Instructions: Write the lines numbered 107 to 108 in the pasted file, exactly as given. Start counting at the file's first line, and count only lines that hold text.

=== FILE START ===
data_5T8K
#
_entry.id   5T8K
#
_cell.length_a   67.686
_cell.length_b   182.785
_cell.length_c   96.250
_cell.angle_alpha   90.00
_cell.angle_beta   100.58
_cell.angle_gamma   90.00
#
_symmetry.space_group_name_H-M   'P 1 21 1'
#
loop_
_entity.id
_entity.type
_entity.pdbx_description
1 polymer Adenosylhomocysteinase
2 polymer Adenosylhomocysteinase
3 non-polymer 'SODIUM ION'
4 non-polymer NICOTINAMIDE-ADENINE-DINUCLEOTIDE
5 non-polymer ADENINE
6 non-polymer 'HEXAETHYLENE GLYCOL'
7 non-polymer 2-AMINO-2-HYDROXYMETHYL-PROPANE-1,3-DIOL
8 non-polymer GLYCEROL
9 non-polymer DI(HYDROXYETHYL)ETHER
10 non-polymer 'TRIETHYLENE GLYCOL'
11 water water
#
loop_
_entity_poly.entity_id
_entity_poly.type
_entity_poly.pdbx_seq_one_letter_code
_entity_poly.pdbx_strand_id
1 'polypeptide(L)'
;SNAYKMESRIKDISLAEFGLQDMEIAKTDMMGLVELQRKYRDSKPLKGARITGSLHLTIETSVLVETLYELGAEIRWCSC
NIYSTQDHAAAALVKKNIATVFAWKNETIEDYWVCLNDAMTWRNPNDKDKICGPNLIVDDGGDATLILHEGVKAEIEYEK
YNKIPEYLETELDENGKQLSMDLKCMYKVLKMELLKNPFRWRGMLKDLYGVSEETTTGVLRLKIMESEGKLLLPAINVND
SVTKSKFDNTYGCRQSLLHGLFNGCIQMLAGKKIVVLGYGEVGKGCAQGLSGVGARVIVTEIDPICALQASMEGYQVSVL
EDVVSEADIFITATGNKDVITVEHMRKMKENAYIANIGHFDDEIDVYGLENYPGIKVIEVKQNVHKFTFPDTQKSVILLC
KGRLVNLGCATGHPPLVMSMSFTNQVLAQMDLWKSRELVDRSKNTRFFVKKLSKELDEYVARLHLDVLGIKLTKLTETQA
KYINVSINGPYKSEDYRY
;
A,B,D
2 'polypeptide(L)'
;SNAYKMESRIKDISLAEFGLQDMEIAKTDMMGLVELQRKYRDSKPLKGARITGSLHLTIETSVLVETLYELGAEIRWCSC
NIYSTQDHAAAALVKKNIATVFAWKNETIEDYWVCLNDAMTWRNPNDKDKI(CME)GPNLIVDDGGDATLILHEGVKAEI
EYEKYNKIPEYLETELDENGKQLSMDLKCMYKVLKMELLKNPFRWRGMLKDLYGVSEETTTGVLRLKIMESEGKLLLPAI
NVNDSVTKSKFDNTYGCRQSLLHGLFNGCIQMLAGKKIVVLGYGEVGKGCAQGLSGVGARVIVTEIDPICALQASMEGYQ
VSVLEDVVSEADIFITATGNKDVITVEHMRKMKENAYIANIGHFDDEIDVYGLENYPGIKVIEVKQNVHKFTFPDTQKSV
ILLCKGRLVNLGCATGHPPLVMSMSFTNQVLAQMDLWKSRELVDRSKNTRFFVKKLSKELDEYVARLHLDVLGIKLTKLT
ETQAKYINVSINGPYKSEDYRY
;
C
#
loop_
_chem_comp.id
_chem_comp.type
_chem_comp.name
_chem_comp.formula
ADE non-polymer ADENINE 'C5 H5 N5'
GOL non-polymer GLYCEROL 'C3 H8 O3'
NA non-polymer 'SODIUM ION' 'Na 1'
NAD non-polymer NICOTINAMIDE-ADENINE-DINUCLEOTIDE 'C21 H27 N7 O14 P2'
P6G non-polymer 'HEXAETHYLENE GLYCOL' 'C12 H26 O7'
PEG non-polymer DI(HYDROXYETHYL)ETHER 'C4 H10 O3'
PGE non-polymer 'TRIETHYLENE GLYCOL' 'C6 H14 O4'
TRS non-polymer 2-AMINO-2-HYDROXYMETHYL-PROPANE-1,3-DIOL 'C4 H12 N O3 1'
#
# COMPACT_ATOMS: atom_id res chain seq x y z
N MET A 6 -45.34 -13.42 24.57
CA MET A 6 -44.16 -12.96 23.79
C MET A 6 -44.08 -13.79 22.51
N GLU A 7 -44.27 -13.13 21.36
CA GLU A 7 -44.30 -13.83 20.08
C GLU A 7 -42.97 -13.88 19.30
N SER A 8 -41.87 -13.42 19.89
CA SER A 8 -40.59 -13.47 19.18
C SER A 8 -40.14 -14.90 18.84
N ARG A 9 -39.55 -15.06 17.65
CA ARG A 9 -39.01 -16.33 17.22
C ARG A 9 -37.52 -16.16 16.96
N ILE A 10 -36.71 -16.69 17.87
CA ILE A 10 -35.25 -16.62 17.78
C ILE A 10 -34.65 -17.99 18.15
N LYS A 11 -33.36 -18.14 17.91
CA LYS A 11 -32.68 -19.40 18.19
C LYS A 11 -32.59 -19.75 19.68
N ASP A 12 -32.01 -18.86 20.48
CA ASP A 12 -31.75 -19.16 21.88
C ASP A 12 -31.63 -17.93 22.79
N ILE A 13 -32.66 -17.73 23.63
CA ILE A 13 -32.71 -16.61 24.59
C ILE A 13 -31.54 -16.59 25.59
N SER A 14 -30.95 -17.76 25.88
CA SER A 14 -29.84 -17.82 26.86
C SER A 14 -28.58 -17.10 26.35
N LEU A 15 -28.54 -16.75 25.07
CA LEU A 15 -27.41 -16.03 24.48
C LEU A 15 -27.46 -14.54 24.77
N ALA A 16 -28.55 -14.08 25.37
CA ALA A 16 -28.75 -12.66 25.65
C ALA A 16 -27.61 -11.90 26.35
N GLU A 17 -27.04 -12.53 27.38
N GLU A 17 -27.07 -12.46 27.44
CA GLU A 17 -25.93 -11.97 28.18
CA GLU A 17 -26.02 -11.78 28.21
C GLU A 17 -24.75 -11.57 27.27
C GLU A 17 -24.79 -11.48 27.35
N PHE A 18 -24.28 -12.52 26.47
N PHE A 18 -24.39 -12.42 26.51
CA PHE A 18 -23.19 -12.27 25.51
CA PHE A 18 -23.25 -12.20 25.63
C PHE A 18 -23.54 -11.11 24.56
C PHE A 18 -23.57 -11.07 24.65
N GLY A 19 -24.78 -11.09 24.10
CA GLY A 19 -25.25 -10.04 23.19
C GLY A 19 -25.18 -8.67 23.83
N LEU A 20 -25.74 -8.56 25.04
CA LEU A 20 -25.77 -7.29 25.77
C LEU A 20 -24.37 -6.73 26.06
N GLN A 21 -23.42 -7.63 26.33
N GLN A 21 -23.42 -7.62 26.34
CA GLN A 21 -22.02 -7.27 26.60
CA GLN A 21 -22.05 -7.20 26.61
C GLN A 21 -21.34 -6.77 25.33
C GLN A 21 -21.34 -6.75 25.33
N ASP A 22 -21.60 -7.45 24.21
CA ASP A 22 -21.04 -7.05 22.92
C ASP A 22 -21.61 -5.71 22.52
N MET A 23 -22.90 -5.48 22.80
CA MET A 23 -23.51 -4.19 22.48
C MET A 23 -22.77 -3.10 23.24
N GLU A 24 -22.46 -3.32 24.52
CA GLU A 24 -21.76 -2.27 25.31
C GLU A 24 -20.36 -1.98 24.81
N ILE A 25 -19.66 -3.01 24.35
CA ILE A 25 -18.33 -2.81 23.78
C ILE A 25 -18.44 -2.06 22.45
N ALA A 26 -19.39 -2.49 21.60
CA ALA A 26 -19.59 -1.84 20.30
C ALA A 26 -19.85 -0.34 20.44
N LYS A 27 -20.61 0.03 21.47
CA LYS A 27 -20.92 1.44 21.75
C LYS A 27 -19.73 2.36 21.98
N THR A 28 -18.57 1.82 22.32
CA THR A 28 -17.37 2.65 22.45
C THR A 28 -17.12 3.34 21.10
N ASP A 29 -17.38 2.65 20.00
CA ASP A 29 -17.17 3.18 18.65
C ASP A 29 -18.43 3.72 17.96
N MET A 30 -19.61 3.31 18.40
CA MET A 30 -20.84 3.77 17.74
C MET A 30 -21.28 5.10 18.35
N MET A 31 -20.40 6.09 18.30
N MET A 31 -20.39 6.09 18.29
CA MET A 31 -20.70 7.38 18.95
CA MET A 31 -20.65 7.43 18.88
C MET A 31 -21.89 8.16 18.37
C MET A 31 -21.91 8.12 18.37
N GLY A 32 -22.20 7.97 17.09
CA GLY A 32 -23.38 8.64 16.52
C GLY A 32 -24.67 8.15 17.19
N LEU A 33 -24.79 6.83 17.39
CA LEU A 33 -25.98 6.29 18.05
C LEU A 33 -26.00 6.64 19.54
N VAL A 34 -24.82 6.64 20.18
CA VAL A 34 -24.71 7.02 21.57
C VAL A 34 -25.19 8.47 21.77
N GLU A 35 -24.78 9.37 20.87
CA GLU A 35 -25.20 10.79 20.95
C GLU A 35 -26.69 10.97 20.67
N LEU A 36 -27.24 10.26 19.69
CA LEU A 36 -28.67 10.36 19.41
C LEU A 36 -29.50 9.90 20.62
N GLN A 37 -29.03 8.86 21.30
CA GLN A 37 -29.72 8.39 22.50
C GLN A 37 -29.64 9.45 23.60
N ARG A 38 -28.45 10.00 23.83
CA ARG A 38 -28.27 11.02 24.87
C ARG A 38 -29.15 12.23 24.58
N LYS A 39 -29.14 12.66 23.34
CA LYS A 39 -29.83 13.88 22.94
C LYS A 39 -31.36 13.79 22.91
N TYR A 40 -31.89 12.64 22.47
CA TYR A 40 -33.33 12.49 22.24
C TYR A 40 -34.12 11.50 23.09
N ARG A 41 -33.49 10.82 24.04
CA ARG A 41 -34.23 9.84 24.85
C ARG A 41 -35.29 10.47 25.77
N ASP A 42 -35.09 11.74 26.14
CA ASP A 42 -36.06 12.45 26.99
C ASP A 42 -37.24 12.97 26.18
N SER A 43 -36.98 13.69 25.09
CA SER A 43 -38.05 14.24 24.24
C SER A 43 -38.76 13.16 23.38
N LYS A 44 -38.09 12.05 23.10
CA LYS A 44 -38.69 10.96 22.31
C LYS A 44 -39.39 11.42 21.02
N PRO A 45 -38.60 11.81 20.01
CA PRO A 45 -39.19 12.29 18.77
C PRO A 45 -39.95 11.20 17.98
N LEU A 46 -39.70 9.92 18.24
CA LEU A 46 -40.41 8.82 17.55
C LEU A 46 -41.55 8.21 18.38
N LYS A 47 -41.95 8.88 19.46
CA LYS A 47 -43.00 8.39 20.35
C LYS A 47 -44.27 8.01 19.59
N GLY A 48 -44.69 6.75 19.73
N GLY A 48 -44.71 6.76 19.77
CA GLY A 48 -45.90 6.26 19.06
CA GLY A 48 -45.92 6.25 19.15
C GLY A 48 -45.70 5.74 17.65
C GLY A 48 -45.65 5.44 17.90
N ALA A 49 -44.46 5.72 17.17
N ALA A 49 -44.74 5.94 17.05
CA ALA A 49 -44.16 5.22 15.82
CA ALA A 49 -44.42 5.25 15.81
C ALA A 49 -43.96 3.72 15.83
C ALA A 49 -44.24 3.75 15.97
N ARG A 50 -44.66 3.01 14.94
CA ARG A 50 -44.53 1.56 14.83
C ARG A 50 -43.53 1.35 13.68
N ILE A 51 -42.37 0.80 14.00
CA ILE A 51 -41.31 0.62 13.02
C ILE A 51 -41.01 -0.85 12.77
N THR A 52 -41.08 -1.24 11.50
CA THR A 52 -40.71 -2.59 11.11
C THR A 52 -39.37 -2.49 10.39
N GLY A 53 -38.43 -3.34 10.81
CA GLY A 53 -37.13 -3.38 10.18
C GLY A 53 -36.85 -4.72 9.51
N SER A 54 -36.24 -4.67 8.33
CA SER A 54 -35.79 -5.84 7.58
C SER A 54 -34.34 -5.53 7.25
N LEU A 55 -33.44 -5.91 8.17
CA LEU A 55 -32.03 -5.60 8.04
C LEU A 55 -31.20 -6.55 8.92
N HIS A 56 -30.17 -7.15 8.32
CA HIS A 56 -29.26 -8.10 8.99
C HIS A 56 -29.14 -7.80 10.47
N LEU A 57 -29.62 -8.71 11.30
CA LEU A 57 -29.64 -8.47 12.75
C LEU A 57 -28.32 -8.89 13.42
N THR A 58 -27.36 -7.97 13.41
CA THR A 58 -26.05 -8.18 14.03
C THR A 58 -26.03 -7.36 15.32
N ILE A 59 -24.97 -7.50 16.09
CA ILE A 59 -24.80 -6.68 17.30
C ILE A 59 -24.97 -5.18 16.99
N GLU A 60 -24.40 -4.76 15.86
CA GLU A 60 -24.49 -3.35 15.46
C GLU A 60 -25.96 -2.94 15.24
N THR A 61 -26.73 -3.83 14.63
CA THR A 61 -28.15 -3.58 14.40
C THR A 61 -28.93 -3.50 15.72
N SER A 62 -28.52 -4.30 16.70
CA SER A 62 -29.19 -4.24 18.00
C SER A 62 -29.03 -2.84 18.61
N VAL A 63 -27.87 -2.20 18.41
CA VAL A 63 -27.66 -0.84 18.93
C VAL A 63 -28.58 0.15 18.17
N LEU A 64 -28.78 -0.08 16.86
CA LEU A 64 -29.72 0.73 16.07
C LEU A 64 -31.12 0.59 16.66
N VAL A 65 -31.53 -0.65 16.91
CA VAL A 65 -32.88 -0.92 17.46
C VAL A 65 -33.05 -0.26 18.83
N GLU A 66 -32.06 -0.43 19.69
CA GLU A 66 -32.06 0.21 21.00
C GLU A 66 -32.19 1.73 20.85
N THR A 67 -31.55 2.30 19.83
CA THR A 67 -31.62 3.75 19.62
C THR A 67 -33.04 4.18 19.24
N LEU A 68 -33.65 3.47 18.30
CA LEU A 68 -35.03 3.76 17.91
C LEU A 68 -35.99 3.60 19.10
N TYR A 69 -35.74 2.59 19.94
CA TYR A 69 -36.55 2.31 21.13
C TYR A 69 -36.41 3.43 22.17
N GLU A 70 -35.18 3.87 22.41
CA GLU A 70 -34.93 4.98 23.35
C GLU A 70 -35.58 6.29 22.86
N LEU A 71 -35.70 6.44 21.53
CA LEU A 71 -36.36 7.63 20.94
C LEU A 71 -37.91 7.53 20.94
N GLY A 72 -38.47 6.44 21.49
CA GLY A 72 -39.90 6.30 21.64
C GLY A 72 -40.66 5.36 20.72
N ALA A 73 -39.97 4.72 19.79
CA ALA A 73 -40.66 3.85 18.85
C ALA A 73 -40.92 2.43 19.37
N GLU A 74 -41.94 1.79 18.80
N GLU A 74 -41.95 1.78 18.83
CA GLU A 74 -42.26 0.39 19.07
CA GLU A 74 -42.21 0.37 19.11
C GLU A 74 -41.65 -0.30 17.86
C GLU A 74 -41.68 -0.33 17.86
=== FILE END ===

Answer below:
CA GLU A 17 -26.02 -11.78 28.21
C GLU A 17 -24.75 -11.57 27.27